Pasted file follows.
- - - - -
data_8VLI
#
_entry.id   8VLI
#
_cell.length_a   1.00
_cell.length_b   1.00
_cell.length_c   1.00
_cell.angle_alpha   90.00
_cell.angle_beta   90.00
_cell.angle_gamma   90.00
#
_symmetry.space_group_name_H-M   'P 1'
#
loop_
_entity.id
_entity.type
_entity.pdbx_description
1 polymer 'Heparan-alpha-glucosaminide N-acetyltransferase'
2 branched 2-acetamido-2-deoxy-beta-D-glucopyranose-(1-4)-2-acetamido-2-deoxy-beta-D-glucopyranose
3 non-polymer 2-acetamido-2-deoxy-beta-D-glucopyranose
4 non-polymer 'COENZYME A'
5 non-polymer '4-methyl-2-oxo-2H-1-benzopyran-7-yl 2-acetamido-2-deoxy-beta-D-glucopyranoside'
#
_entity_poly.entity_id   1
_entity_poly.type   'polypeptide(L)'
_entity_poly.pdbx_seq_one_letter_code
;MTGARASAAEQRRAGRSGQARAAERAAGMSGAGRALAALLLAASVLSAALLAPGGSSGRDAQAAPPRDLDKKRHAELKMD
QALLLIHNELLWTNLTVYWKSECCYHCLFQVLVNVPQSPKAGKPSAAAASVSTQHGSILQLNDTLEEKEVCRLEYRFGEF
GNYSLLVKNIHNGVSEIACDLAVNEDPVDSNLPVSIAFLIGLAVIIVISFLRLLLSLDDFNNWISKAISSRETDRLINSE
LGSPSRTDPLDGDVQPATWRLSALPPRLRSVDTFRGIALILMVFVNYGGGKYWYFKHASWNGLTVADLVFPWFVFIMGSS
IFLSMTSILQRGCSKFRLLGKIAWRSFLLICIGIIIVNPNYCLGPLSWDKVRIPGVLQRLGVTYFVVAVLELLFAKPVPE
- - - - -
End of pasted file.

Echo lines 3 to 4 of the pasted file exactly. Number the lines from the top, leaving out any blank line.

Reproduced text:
_entry.id   8VLI
#